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Pakistani nuclear proliferation: The mysteries of an incident in the Karachi port area

2 May 2020 Expertises   169700  

Roland Jacquard

The international media is so focused on the corona virus epidemic that is spreading rapidly across the world, that a small incident in the Pakistani port city of Karachi went almost unnoticed. The incident took place near the port area in Karachi on the night of February 16, where it was reported that due to a gas leak at least 14 people were killed and several hundred hospitalised with chest pains, burning eyes and breathing difficulties. The Sindh government, thereafter, also ordered the evacuation of the coastal residential area of Keamari , which was worst affected.

By Roland Jacquard
Writer and consultant, Chairman of Roland Jacquard Global Security Consulting (RJGSC)

It has been three weeks since the incident, but the local provincial government in Sindh has failed to explain the reason for the incident. Varied possibilities and conflicting explanations have emerged from within the government agencies. The administrative in­ charge of Karachi city, Commissioner lftikhar Shallwani, stated that the probable cause of the toxic gas could have been due to the spread of soybean dust or similar substance during the offloading of a container from a ship. Meanwhile, an initial investigation in the incident by the Sindh Environmental Protection Agency showed that the incident had been caused by hydrogen sulphide emissions from the terminal storing crude oil and petroleum. This report was later contested by the Sindh Chemical Science Laboratory who were of the opinion that the leak was caused by the release of methyl bromide, used in the fumigation of large vessels at the port. Days later, the Karachi Port Trust issued a press statement informing that after checking of all terminals and berths, it was confirmed that there was no gas or chemical leakage at the port.

So what actually caused death and injury to the hundreds of citizens of this Pakistani city and why has the Pakistani government failed to speak in one voice on this. On February 25, the police claimed to have arrested those involved in the gas leak. No names of the suspected perpetrators were released.

Significantly, some observers have pointed out that Pakistan Atomic Energy Commission (PAEC) and China Nuclear Energy Industry Corporation (CNEIC) have been in the process of transporting nuclear fuel assemblies for the Karachi Nuclear Power Plant. While the CNEIC would be responsible for fuel transportation from Shanghai to Karachi port, PAEC would be in-charge of further movement of the fuel to the nuclear power plant site. The PAEC would be using Karachi Port for the delivery of the nuclear fuel assemblies. The Karachi Nuclear Plant is located 10 kms away from the Keamari area and therefore, it has been suspected that the toxic leak may have taken place due to a leakage during the nuclear fuel transportation.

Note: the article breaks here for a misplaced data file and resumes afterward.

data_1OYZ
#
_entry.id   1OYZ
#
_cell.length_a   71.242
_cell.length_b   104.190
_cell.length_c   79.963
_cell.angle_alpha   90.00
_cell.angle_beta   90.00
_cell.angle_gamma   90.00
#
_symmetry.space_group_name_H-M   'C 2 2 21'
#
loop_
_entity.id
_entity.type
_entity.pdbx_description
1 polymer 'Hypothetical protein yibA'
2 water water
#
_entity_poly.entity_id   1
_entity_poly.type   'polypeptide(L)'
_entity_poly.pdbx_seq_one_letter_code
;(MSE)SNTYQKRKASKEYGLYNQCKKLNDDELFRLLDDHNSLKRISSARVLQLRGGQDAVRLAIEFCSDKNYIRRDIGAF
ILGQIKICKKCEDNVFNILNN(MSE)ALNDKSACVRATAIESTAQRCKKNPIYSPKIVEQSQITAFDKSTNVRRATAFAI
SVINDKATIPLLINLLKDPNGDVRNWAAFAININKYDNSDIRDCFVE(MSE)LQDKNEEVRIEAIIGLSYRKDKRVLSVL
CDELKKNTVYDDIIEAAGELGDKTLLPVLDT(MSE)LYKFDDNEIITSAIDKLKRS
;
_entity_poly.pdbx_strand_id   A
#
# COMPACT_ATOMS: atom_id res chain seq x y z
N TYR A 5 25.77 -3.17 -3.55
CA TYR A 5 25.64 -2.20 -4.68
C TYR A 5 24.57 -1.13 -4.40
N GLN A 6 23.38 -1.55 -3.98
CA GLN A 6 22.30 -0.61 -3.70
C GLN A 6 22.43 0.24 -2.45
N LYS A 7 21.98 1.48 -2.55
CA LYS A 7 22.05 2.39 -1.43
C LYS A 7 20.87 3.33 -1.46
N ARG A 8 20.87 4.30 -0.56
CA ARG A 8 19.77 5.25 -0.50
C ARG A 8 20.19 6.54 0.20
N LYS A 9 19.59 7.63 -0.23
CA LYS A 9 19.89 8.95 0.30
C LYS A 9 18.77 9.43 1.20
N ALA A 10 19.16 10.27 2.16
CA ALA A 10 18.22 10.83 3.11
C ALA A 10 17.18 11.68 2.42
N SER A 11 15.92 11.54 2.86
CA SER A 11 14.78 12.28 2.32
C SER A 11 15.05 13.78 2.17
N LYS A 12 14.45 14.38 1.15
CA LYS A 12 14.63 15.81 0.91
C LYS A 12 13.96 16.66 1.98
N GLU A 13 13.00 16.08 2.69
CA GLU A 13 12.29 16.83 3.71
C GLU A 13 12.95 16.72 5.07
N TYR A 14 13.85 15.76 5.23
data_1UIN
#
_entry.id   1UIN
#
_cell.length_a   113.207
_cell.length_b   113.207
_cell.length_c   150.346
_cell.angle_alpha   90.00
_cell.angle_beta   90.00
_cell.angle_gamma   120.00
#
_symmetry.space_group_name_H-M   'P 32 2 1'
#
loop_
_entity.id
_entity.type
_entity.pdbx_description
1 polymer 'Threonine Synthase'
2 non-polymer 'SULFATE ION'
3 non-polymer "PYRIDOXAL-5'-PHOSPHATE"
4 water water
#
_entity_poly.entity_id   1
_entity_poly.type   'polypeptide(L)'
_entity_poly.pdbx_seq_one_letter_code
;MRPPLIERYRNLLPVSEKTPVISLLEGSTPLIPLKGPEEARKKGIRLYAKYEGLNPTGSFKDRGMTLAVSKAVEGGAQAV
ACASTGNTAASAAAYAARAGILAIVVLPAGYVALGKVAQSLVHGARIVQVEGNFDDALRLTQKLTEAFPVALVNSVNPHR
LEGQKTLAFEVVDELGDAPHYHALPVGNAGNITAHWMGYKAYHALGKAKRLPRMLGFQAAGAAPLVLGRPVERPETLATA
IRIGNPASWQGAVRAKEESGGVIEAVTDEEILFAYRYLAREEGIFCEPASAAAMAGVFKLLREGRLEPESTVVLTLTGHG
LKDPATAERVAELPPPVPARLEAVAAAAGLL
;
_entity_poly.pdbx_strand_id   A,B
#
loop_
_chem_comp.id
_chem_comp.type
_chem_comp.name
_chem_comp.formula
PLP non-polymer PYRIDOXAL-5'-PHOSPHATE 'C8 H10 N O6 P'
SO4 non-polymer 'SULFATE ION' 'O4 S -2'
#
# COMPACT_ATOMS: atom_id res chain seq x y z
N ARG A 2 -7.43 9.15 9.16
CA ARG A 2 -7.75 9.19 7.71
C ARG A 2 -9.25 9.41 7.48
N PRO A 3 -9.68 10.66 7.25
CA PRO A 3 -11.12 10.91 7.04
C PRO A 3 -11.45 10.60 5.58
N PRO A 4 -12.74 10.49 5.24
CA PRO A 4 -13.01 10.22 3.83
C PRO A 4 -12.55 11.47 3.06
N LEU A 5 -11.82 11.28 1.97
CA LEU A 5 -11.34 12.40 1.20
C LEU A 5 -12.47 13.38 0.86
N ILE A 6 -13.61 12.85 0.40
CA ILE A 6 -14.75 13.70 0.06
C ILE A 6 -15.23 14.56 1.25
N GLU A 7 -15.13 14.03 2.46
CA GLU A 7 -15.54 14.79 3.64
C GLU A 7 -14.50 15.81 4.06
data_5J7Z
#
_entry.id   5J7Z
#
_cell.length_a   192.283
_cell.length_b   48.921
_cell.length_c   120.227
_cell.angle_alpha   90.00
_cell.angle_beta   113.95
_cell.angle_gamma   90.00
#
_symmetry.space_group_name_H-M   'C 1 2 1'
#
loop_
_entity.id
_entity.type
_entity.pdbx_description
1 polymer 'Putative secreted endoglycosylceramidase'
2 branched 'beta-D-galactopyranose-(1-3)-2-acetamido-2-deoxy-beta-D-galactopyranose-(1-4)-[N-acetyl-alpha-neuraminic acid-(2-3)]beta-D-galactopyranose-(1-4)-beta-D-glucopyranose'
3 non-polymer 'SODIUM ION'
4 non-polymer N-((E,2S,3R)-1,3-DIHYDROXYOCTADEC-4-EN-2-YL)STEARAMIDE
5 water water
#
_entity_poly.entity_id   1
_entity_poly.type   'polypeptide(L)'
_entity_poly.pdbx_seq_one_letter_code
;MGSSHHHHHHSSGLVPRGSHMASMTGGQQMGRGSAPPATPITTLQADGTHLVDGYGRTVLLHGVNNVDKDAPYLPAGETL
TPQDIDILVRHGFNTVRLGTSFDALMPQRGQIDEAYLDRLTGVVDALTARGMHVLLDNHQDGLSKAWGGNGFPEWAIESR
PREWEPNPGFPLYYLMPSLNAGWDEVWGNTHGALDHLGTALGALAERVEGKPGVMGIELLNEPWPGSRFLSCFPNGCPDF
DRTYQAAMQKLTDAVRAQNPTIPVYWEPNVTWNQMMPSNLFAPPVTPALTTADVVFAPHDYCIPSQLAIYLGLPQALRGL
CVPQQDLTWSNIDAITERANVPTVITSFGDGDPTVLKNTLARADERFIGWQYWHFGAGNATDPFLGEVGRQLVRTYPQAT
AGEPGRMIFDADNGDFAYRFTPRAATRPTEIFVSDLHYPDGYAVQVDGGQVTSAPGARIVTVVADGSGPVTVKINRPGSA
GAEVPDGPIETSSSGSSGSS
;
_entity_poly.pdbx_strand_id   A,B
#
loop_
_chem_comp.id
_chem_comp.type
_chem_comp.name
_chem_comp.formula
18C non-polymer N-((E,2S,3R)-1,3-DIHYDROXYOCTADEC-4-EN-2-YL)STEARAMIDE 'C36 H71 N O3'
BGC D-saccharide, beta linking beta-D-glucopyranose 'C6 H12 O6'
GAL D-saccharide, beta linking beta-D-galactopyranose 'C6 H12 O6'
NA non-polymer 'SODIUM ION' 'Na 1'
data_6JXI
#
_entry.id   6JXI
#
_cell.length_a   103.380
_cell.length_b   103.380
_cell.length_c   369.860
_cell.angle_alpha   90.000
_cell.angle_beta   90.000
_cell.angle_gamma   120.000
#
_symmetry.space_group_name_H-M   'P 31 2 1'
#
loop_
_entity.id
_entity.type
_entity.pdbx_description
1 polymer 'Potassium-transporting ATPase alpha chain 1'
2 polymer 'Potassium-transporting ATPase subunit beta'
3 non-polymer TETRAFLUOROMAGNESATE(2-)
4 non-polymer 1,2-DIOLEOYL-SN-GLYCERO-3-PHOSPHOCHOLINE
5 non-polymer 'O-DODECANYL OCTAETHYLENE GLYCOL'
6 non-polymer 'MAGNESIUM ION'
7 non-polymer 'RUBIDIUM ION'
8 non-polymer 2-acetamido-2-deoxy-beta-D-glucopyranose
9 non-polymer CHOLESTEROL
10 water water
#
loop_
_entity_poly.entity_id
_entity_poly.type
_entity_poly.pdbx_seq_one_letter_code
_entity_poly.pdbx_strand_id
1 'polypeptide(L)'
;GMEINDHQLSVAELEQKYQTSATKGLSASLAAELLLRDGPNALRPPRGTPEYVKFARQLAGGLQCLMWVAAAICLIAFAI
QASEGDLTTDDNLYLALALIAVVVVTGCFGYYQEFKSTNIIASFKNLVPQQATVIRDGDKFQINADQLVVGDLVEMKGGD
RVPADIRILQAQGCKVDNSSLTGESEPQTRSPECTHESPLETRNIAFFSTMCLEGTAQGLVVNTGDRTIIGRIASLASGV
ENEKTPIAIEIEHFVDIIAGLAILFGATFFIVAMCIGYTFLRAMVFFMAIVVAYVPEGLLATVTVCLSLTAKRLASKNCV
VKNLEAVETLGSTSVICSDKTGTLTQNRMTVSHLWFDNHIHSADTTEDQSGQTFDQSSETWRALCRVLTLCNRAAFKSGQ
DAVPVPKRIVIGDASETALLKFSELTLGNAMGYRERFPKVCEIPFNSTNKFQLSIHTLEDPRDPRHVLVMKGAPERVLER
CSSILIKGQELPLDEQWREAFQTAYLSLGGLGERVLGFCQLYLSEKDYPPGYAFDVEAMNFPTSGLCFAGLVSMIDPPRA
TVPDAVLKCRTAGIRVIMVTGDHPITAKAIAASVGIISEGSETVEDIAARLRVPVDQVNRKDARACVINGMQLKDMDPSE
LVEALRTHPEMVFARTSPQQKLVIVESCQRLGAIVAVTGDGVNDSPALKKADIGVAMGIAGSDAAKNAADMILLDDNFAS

Earlier, 5 Pakistani businessmen were indicted (Jan 2020) in the US for operating an international network of front companies to export US-origin products to Pakistan for use in that country’s nuclear program. The five were accused of operating a front company called ‘Business World’ in Rawalpindi, Pakistan and charged with conspiring to violate the International Emergency Economic Powers Act and the Export Control Reform Act. US Assistant Attorney General for the National Security Division John Demers informed that ‘The defendants smuggled US origin goods to entities that have been designated for years as threats to US national security for their ties to Pakistan’s weapons ties to Pakistan’s weapons programme. The men transported the goods to Pakistan’s Advanced Engineering

Research Organization (AERO) and the PAEC without export licenses, according to the indictment. It identified 38 illegal nuclear-related exports from 29 U.S. companies to Pakistan between September 2014 and October 2019.

The two Pakistani entities – AERO and PAEC – are on the US Commerce Department’s list of companies required to hold export licenses because their activities are deemed contrary to U.S. national security or foreign policy interests. PAEC was added to the list in 1998 after Pakistan carried out a series of underground nuclear tests in response to Indian nuclear tests. AERO was included in 2014 after the US found that it had used intermediaries and front companies to acquire goods for Pakistan’s cruise missile and strategic unmanned aerial vehicle programs, the Justice Department said.

These incidents highlight the dangers linked to nuclear proliferation and more particularly to the mismanagement of atomic technology by countries like Pakistan (or even Iran), which harbor nuclear ambitions, with the complicity of China or having use of international trafficking which constitutes a violation of global laws to combat nuclear proliferation.